The appellate court held that the victim’s statements to the deputy and her written statement were allowed to be admitted under 725 ILCS 5/115-10.2a. The appellate court focused its attention on §115-10.2a(c)(3), which states in part that a domestic violence victim is “unavailable” if the declarant testifies “to a lack of memory of the subject matter of the declarant’s statement” and if the statement contains “equivalent circumstantial guarantees of trustworthiness.” 2023 IL App (2d) 220289 at ¶25.

The appellate court noted that both the state and the defendant agreed that the victim was unavailable under the statute when she testified she could not recall the events on the date of the battery and that her statements were testimonial. 2023 IL App (2d) 220289 at ¶¶13, 27.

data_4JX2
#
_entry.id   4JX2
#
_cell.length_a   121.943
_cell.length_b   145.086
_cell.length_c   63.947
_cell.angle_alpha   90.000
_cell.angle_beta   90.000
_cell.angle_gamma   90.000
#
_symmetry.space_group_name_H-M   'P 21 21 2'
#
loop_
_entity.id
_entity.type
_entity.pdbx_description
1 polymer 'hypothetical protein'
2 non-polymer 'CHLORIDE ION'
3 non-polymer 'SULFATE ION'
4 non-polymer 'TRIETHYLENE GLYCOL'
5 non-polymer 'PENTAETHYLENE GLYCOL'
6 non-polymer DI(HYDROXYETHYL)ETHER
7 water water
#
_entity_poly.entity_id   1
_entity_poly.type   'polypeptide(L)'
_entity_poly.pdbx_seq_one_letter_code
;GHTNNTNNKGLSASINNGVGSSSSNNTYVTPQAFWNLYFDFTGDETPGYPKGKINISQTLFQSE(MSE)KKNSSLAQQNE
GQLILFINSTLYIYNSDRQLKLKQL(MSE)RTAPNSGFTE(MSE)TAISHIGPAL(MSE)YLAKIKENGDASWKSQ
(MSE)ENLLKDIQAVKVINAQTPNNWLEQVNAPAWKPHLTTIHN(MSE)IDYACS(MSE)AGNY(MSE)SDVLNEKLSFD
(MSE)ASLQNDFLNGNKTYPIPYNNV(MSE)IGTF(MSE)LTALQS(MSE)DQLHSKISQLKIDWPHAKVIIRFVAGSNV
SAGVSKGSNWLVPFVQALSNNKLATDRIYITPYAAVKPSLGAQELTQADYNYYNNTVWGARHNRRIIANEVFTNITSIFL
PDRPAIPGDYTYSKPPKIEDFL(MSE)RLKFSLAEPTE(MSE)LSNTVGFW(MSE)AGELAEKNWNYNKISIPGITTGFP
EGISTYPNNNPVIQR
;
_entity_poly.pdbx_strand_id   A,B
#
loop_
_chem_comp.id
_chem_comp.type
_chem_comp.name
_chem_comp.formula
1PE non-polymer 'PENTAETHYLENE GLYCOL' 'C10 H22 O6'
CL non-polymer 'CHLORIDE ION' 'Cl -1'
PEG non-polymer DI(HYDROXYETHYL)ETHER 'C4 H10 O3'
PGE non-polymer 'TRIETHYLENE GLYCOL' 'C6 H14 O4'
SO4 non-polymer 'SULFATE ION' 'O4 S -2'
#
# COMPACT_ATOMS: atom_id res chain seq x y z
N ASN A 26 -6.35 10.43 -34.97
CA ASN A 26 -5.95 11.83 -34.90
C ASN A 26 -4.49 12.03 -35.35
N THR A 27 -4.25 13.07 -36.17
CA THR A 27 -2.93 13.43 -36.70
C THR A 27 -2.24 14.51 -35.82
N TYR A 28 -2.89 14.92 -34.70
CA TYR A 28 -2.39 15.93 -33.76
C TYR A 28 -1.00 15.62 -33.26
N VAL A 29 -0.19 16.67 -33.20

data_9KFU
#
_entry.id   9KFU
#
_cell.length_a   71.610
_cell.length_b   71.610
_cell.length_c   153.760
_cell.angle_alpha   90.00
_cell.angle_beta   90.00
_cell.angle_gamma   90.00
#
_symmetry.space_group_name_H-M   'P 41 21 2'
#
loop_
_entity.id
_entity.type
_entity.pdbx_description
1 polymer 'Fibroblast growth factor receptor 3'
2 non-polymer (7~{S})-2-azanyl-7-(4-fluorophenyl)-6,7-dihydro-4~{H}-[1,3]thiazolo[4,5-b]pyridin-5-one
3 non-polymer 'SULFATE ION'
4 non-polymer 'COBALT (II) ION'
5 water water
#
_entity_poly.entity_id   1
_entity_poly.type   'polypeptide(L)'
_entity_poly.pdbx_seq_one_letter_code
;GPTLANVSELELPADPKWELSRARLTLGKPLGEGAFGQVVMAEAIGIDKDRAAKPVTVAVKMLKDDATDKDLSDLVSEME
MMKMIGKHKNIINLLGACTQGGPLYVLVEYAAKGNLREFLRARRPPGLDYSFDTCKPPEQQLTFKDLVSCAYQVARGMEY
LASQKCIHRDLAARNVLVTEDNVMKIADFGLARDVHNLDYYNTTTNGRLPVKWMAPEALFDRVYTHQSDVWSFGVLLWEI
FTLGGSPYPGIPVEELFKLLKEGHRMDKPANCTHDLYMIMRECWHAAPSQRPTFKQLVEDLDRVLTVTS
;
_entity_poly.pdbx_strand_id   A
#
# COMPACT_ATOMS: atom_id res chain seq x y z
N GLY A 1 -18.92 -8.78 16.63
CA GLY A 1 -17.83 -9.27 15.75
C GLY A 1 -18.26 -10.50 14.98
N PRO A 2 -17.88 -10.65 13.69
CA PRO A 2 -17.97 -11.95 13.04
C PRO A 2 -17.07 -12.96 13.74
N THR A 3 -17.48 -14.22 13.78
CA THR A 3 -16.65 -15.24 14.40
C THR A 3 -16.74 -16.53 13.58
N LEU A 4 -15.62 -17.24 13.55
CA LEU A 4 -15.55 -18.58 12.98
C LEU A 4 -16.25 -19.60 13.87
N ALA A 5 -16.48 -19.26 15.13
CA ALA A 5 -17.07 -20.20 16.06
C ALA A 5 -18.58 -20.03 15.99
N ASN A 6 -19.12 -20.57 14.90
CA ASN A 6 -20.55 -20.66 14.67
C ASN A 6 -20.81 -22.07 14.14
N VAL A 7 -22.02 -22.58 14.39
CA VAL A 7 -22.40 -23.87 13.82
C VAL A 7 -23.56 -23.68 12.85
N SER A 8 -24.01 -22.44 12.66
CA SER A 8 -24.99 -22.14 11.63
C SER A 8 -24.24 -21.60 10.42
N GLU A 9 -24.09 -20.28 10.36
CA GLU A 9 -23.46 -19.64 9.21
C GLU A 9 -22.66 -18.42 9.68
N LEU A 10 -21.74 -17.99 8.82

The appellate court next held that the statements did not violate the defendant’s Confrontation Clause rights. The appellate court noted that the victim answered questions about her relationship with the defendant, that she acknowledged photos of her injured shoulder, and that her testimony about going to the sheriff’s office to recant her written statement was proof that she did in fact provide the written statement on the date of the incident. 2023 IL App (2d) 220289 at ¶¶32 – 33.

The court cited the First District’s opinion in People v. Burnett, 2015 IL App (1st) 133610, 46 N.E.3d 1171, 399 Ill.Dec. 671, in which the appellate court held that there was not a Confrontation Clause violation when the victim of an order of protection testified that she could not remember anything from the date of the incident and could not recall making her written statement but was able to recall meeting with a detective, receiving text messages and phone calls from the defendant, and calling the police. 2023 IL App (2d) 220289 at ¶28. The Burnett court stated that the victim was available for cross-examination under Crawford because she still answered preliminary questions and answered questions about the offense in her statement despite her lack of memory regarding specifics. Burnett, supra, 2015 IL App (1st) 133610 at ¶107.